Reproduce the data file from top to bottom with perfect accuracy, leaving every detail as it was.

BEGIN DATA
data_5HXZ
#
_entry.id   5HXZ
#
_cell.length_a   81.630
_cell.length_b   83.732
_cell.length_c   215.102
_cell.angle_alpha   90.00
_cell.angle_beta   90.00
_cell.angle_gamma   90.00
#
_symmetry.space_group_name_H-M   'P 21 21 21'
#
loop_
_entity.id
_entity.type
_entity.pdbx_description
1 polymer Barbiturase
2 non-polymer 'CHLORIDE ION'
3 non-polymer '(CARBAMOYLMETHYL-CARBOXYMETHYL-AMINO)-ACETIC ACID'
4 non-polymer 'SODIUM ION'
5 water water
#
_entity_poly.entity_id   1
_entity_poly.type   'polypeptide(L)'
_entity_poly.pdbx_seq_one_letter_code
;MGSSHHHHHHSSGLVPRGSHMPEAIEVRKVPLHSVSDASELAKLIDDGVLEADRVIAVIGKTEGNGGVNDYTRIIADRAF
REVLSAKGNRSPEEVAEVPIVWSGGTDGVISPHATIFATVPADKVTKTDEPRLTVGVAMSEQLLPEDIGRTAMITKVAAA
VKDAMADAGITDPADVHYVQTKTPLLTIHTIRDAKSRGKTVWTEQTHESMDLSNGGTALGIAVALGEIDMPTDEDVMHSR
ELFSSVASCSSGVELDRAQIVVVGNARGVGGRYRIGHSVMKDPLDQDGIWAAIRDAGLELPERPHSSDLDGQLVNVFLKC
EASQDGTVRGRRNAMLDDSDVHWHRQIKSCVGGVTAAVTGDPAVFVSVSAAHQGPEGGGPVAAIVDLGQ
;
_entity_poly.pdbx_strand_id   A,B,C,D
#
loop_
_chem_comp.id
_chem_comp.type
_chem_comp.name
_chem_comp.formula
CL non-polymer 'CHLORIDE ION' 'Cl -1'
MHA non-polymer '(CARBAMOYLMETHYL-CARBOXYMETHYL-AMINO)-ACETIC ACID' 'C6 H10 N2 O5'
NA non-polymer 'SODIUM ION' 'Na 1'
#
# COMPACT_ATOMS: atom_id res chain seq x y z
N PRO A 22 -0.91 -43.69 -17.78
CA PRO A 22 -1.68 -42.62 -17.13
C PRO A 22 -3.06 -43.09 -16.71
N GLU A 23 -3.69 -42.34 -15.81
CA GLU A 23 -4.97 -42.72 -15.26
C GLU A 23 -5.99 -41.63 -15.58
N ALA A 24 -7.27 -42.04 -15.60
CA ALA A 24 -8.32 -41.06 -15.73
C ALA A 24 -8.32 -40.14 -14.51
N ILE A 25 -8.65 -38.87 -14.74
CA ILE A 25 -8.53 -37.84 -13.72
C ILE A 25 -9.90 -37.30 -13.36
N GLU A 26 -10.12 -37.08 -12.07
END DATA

data_5HXZ
#
_entry.id   5HXZ
#
_cell.length_a   81.630
_cell.length_b   83.732
_cell.length_c   215.102
_cell.angle_alpha   90.00
_cell.angle_beta   90.00
_cell.angle_gamma   90.00
#
_symmetry.space_group_name_H-M   'P 21 21 21'
#
loop_
_entity.id
_entity.type
_entity.pdbx_description
1 polymer Barbiturase
2 non-polymer 'CHLORIDE ION'
3 non-polymer '(CARBAMOYLMETHYL-CARBOXYMETHYL-AMINO)-ACETIC ACID'
4 non-polymer 'SODIUM ION'
5 water water
#
_entity_poly.entity_id   1
_entity_poly.type   'polypeptide(L)'
_entity_poly.pdbx_seq_one_letter_code
;MGSSHHHHHHSSGLVPRGSHMPEAIEVRKVPLHSVSDASELAKLIDDGVLEADRVIAVIGKTEGNGGVNDYTRIIADRAF
REVLSAKGNRSPEEVAEVPIVWSGGTDGVISPHATIFATVPADKVTKTDEPRLTVGVAMSEQLLPEDIGRTAMITKVAAA
VKDAMADAGITDPADVHYVQTKTPLLTIHTIRDAKSRGKTVWTEQTHESMDLSNGGTALGIAVALGEIDMPTDEDVMHSR
ELFSSVASCSSGVELDRAQIVVVGNARGVGGRYRIGHSVMKDPLDQDGIWAAIRDAGLELPERPHSSDLDGQLVNVFLKC
EASQDGTVRGRRNAMLDDSDVHWHRQIKSCVGGVTAAVTGDPAVFVSVSAAHQGPEGGGPVAAIVDLGQ
;
_entity_poly.pdbx_strand_id   A,B,C,D
#
loop_
_chem_comp.id
_chem_comp.type
_chem_comp.name
_chem_comp.formula
CL non-polymer 'CHLORIDE ION' 'Cl -1'
MHA non-polymer '(CARBAMOYLMETHYL-CARBOXYMETHYL-AMINO)-ACETIC ACID' 'C6 H10 N2 O5'
NA non-polymer 'SODIUM ION' 'Na 1'
#
# COMPACT_ATOMS: atom_id res chain seq x y z
N PRO A 22 -0.91 -43.69 -17.78
CA PRO A 22 -1.68 -42.62 -17.13
C PRO A 22 -3.06 -43.09 -16.71
N GLU A 23 -3.69 -42.34 -15.81
CA GLU A 23 -4.97 -42.72 -15.26
C GLU A 23 -5.99 -41.63 -15.58
N ALA A 24 -7.27 -42.04 -15.60
CA ALA A 24 -8.32 -41.06 -15.73
C ALA A 24 -8.32 -40.14 -14.51
N ILE A 25 -8.65 -38.87 -14.74
CA ILE A 25 -8.53 -37.84 -13.72
C ILE A 25 -9.90 -37.30 -13.36
N GLU A 26 -10.12 -37.08 -12.07